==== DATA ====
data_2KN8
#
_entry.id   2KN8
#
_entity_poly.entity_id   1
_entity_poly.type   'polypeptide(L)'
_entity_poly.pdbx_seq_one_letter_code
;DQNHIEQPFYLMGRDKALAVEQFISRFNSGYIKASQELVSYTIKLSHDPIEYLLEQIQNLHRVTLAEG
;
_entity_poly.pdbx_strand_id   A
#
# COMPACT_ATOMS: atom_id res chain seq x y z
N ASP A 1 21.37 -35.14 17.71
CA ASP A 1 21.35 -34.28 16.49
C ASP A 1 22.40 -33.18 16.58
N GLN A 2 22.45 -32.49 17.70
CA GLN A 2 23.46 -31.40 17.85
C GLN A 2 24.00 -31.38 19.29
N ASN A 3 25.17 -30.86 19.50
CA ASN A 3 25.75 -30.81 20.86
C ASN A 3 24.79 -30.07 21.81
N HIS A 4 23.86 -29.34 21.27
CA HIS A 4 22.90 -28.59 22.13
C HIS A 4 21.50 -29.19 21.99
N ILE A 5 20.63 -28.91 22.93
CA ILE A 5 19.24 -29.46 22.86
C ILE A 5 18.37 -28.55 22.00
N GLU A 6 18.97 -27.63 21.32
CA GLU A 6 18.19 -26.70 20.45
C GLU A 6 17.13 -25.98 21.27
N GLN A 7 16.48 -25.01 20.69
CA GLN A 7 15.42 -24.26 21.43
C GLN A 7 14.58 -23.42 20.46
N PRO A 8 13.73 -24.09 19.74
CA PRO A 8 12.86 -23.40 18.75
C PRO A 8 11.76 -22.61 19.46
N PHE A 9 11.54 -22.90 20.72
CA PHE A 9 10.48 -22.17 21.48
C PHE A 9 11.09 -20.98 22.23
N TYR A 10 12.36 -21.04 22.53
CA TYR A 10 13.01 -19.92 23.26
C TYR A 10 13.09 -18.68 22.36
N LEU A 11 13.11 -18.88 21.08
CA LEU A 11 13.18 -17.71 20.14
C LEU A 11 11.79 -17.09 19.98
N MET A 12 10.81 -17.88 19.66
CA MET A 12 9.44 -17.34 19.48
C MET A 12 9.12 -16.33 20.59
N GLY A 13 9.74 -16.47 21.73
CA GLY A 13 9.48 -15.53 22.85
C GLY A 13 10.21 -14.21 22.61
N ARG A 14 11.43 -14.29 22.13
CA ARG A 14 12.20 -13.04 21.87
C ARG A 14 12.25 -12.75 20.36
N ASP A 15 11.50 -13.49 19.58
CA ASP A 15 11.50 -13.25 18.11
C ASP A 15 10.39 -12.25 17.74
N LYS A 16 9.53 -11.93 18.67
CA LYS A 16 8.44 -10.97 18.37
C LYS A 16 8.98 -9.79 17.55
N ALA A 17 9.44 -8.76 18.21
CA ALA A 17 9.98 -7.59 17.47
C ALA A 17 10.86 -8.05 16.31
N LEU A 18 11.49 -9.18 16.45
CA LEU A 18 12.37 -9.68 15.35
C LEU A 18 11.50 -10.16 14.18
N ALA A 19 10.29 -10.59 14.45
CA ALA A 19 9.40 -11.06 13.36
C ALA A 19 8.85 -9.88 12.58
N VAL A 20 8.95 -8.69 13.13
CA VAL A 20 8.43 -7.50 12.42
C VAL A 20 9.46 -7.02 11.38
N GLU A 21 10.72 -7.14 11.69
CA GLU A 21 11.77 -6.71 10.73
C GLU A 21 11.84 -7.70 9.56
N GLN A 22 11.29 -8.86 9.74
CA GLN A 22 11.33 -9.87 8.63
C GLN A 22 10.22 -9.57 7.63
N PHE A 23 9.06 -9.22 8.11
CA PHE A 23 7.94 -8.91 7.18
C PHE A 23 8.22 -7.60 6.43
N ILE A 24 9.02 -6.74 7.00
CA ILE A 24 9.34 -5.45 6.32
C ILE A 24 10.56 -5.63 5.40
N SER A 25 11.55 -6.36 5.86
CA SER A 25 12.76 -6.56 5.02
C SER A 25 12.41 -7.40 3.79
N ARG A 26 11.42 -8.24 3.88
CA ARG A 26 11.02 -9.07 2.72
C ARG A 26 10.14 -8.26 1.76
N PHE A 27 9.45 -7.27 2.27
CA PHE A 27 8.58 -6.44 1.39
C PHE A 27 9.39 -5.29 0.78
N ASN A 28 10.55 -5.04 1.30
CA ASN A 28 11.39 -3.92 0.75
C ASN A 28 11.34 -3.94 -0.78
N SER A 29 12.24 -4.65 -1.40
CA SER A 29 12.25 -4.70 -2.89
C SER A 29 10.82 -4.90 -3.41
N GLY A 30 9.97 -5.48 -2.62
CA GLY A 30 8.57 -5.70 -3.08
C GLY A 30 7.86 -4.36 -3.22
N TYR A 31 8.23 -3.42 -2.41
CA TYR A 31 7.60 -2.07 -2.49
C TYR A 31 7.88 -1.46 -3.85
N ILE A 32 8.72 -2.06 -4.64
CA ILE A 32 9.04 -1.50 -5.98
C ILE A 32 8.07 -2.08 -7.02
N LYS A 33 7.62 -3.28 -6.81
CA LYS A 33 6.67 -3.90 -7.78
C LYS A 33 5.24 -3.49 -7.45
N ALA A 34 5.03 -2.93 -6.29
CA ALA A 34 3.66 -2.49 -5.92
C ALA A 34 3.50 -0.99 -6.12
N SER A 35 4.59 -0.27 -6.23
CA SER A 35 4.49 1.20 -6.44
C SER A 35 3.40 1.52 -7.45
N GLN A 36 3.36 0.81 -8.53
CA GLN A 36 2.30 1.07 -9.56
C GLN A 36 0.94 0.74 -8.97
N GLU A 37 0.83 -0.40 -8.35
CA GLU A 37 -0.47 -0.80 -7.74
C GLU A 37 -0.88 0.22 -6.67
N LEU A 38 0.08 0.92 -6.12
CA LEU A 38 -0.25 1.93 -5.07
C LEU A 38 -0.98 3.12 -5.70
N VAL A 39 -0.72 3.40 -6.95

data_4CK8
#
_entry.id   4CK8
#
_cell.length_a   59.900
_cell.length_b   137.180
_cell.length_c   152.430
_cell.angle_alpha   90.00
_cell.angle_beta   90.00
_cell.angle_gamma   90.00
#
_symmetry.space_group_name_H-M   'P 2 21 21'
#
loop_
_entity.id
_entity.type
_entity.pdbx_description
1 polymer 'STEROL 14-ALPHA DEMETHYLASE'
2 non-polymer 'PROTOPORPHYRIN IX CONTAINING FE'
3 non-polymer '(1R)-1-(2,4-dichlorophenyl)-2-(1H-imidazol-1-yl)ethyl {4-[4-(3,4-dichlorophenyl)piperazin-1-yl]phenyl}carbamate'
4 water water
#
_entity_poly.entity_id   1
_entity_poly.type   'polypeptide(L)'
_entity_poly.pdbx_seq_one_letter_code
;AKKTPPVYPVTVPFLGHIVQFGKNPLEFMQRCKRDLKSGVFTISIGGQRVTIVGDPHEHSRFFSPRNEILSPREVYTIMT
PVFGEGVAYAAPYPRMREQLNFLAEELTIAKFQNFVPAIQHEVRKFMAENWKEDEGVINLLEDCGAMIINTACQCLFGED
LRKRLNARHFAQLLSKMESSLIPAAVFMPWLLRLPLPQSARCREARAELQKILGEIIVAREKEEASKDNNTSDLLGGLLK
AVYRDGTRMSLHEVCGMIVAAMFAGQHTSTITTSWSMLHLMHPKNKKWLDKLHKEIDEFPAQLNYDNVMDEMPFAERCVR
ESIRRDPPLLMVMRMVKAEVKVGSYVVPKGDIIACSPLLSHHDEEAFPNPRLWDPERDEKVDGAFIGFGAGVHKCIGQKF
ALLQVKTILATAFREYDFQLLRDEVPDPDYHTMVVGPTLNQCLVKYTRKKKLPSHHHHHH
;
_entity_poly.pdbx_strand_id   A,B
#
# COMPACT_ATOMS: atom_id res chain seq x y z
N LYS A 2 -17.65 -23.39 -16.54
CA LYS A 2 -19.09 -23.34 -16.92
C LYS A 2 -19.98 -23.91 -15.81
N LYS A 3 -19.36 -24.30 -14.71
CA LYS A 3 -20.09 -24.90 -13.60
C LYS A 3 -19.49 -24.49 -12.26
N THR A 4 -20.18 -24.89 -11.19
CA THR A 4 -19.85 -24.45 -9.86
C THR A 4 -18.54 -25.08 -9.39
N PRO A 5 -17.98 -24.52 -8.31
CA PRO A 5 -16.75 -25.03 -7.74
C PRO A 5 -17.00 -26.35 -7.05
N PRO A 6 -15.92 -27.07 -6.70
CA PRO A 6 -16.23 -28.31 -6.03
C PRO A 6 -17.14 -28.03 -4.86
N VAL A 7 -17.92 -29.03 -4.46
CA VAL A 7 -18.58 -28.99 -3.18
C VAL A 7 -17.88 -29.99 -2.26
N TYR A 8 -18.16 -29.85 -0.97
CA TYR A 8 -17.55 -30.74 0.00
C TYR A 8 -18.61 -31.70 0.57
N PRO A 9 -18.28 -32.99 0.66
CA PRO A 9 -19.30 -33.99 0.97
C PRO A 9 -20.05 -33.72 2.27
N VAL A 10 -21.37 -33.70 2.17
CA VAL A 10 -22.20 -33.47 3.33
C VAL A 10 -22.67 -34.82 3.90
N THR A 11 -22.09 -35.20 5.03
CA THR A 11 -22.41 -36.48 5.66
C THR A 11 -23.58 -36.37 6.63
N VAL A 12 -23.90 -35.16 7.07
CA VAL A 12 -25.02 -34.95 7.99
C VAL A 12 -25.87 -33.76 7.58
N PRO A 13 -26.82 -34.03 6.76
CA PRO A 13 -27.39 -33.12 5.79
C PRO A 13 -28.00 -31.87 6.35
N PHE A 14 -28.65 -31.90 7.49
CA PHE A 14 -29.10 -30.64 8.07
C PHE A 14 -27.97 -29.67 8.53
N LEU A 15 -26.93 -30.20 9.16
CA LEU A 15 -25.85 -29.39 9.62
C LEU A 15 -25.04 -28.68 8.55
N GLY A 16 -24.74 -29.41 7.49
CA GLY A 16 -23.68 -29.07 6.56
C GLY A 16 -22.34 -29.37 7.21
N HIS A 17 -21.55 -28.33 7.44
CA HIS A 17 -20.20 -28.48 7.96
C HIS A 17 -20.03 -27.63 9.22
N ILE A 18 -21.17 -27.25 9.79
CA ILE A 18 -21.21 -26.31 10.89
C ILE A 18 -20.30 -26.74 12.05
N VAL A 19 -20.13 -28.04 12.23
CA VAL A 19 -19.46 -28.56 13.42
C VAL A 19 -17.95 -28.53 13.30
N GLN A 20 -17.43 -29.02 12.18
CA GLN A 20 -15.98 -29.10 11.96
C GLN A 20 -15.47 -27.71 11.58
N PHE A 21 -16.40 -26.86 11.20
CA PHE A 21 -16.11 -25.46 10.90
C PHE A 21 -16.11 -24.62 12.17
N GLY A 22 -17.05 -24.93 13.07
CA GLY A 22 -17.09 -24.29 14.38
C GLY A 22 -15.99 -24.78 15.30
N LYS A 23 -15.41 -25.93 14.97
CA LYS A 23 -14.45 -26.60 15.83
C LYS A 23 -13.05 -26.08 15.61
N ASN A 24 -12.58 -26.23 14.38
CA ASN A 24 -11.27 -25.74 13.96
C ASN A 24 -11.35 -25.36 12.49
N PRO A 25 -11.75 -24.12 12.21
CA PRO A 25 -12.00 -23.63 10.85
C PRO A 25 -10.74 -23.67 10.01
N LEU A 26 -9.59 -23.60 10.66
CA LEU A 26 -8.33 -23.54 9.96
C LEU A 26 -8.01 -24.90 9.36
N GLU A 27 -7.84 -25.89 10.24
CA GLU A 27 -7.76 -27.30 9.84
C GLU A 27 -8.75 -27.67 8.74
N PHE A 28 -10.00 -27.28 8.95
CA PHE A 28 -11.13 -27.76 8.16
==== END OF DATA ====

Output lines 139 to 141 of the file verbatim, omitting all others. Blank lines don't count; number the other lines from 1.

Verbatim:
_symmetry.space_group_name_H-M   'P 2 21 21'
#
loop_